The Demonstration Forest and Nature Trail at the 99 Mile recreation area is now officially open. The trail saw upgrades throughout the summer last year and now features newly gravelled sections, a complete loop and new signage. Tara Sprickerhoff photo.

Demo Forest and Nature Trail officially open

Upgrades include new gravel and connected loop

After some tender loving care, the Demonstration Forest and Nature Trail in the 99 Mile recreation area are open to the public.

On May 3, the District of 100 Mile House officially opened the trail, which is part of a complex of trails at the 99 Mile recreation site located on Ainsworth Rd, just south of 100 Mile House.

The trail is a loop, 5.7 km long, and takes about two hours to walk according to a local walking group who was on hand for the opening.

Although the trail is not new, a variety of upgrades took place over two months last summer and finished just before the snowfall, so 2017 will see the first full season for the new trail.

Sections of the trail have been gravelled to make them easier to walk, while the trail was also turned into a loop, gravelling sections of a snowmobile trail to link the end of the trail to the starting point, instead of forcing walkers to hike along Ainsworth Rd.

Interpretive signage along the demo trail, which is also on the district woodlot, describes different forestry practices and forest information. First installed in the mid-80s, it was also replaced and updated.

Sections of the trail, including the first 1.6 km at the lower trailhead and all of the Low Mobility Trail are accessible for those with mobility limitations.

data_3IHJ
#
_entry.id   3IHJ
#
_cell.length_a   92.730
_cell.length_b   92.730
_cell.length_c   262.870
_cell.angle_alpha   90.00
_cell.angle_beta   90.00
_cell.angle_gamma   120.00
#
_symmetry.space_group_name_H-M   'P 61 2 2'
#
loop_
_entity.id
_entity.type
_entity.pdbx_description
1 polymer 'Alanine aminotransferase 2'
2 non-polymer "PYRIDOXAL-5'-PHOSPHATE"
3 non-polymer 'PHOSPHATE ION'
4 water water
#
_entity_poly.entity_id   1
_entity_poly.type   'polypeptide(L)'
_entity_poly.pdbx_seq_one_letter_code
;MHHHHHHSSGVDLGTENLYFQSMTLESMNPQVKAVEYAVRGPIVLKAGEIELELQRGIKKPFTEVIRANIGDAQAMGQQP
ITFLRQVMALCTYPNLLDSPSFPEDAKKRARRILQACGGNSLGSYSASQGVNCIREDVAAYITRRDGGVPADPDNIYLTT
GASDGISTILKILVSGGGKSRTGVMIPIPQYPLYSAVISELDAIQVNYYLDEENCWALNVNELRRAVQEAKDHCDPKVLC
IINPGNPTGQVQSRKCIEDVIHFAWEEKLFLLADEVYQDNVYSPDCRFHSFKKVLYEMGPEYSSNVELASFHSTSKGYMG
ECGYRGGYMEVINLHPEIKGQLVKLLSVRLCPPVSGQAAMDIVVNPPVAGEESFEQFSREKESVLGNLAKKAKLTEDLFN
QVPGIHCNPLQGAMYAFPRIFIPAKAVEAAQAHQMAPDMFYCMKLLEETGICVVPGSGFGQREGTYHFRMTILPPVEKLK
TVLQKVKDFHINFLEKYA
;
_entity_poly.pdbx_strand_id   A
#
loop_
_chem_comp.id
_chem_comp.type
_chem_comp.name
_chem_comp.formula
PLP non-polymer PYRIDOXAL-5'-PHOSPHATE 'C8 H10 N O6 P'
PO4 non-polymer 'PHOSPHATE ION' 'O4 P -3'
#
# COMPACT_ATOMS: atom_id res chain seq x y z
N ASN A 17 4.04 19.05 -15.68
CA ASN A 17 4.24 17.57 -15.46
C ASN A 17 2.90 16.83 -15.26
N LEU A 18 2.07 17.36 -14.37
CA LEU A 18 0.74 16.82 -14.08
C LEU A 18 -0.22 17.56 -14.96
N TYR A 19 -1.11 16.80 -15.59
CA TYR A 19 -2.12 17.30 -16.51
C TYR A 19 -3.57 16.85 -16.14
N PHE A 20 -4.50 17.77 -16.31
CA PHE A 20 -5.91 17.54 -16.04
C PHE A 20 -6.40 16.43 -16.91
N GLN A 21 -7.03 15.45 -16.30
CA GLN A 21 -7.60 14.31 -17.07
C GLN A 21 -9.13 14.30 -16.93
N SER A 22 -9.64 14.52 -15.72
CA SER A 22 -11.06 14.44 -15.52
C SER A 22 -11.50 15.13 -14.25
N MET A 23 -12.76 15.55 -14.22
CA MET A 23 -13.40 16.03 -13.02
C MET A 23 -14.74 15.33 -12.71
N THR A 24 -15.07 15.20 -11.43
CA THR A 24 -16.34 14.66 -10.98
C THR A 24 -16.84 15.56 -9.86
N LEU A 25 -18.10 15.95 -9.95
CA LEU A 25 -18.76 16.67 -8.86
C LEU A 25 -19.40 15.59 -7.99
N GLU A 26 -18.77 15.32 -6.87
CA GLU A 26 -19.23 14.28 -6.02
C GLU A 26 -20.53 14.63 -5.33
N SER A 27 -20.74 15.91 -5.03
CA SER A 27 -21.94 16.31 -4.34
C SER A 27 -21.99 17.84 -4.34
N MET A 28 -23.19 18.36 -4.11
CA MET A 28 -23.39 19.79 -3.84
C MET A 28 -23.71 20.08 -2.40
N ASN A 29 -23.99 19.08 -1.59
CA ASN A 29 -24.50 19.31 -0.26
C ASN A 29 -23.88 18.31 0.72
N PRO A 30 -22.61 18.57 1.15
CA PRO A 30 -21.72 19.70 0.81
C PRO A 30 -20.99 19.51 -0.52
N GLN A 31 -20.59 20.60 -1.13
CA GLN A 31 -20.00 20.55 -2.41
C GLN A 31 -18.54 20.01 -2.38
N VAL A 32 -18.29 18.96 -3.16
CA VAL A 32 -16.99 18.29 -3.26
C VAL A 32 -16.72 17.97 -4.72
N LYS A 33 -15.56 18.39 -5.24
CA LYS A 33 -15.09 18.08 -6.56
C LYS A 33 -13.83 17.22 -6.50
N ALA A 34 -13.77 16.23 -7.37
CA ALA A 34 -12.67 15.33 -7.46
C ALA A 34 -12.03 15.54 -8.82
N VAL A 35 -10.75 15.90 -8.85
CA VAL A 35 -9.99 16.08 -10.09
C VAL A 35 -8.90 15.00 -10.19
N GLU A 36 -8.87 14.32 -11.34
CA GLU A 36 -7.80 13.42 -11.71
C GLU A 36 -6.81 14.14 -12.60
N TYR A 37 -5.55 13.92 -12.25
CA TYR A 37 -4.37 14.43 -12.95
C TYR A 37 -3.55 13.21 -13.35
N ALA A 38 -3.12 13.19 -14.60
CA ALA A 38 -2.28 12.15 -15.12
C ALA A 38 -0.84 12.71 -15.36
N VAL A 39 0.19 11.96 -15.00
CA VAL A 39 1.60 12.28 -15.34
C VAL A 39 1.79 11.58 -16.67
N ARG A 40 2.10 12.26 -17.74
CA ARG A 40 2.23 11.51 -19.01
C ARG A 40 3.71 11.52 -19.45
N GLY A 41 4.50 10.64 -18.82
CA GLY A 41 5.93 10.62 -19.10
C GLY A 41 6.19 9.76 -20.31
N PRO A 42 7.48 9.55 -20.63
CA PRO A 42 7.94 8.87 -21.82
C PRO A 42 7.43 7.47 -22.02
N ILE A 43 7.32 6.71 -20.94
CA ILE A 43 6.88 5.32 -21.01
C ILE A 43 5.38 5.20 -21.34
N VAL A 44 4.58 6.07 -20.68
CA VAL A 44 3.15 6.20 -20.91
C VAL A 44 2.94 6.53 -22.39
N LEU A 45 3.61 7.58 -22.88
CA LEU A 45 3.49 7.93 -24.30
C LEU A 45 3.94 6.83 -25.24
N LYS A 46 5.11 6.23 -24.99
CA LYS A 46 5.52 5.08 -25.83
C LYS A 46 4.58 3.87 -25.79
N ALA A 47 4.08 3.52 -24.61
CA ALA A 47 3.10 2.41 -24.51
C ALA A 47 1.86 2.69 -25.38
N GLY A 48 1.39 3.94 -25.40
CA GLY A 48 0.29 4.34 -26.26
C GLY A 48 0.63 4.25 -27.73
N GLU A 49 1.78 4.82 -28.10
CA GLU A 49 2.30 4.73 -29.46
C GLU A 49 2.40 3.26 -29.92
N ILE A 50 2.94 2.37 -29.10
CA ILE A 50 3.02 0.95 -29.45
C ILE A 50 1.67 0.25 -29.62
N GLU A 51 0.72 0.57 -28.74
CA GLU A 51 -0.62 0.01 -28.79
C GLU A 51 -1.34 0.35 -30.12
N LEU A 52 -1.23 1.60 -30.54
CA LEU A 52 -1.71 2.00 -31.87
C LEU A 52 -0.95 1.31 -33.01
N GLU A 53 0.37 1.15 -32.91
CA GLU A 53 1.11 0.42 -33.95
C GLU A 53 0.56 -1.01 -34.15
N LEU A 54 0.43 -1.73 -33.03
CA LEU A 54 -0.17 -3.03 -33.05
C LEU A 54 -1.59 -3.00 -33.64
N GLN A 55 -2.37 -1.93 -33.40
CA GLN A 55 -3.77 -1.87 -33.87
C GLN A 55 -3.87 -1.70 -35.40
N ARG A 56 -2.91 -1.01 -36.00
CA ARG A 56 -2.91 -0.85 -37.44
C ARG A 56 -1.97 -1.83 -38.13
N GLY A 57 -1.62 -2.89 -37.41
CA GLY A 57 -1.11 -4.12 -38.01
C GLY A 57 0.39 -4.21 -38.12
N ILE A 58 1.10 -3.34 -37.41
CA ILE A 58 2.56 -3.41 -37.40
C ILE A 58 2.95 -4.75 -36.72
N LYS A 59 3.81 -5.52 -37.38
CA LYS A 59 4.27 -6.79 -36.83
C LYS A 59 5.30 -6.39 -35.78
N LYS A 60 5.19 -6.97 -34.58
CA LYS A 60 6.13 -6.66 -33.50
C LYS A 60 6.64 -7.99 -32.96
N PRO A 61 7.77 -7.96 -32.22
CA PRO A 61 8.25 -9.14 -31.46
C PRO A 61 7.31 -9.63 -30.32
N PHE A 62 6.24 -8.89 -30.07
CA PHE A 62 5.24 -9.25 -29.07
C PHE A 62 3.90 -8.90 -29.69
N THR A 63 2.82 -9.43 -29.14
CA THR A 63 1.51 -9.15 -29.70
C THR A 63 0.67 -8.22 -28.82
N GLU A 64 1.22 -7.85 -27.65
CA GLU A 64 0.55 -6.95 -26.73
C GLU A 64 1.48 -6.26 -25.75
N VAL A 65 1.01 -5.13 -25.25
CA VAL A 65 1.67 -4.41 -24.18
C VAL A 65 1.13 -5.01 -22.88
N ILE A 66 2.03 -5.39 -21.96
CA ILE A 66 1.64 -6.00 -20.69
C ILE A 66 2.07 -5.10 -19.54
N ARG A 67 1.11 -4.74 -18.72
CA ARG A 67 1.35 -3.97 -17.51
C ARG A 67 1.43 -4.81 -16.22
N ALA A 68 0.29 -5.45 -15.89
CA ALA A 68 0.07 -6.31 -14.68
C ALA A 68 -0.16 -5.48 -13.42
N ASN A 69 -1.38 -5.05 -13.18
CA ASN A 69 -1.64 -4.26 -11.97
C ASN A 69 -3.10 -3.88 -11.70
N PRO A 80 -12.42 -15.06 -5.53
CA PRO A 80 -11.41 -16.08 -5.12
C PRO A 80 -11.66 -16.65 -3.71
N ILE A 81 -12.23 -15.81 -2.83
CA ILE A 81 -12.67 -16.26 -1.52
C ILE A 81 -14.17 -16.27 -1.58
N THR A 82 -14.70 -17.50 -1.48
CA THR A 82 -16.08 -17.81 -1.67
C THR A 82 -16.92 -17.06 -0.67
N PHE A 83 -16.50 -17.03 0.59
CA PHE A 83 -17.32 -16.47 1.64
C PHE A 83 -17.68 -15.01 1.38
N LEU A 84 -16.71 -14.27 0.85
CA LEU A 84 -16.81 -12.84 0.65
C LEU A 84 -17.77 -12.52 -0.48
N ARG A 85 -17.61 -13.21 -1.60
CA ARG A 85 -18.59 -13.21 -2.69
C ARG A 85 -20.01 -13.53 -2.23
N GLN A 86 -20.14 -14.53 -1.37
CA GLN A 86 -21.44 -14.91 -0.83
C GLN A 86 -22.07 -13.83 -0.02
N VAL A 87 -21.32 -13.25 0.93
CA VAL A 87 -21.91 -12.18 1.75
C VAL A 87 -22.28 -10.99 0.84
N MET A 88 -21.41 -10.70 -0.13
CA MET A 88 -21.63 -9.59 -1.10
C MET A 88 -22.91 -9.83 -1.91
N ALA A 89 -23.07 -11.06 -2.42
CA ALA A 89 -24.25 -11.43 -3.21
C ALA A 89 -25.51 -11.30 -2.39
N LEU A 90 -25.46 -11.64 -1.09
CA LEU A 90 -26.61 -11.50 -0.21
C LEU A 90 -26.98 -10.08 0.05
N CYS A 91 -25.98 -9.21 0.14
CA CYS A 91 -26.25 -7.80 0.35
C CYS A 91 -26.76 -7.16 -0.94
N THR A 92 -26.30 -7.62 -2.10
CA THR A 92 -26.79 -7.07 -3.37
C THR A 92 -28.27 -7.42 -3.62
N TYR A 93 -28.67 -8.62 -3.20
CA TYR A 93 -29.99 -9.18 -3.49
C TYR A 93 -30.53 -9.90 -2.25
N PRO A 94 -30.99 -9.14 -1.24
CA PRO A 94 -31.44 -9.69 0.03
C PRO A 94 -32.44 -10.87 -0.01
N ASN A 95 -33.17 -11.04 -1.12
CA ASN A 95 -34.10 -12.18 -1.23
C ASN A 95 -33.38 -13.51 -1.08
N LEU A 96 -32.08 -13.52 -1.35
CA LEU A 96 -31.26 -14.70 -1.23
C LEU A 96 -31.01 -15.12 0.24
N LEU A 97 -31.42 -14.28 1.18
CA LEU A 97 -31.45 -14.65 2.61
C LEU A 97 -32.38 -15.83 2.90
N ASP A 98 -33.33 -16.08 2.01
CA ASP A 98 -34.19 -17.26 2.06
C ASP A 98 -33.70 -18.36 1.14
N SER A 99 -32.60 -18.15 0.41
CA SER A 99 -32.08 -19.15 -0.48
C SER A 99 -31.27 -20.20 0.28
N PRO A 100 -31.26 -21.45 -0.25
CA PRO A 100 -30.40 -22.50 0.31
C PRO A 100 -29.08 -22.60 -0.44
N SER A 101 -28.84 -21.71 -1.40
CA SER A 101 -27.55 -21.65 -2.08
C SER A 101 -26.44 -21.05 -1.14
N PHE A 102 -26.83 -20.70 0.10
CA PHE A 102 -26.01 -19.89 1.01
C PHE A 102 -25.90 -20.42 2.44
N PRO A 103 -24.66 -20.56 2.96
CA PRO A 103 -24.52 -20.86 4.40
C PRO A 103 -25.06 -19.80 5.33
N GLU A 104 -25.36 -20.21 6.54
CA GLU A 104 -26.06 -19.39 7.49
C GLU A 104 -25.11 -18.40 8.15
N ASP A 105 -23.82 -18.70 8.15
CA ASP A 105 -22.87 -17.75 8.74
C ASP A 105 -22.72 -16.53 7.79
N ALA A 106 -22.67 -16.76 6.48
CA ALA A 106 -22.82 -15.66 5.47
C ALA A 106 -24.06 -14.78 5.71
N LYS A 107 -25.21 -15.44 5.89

“We’ve got something here that is really close to town, so you can come up and go for a short walk or a longer walk or you can bring the kids on a bike and they can ride their bike at the same time,” says Steve Law, a forester and member of the Cariboo Mountain Bike Consortium who worked on the upgrades.

“I’m all about recreation, getting people out to run and bike and walk — whatever. So that’s a passion. I’m quite happy to do whatever to encourage that.”

He says that over a two-year period, the trails have seen 1,876 users, including winter use, according to trail counters they’ve had set up along the trail.

“As more people become aware of it, it’s seen some significant use.”

Julie Gilmore, who manages the South Cariboo Visitor Centre, says she gets a lot of interest from people about the trails.

“We do actually [see] a lot of people who are interested in biking and walking and multi-use trails,” she says.

“People come back and they are like, ‘that is in your backyard, so close to town.’ Between Centennial Park and here, it’s wonderful.”

The trail was a partnership between the District of 100 Mile House, the Northern Development Initiative Trust, Rec Sites & Trails BC, DWB Forestry, Community Futures Cariboo-Chilcotin, Cariboo Mountain Bike Consortium, West Fraser Mills, Norbord, Montane Forest Consultants, the Stormriders Unit Crew and the BC Wildfire Service.

“It gives exercise, it’s healthy and it shows off what we have. B.C. is a beautiful province and this is a beautiful part of the province,” says Mayor Mitch Campsall. “There there are some beautiful trails out there that are just second to none. We’re just showing the beauty that we have in our community.”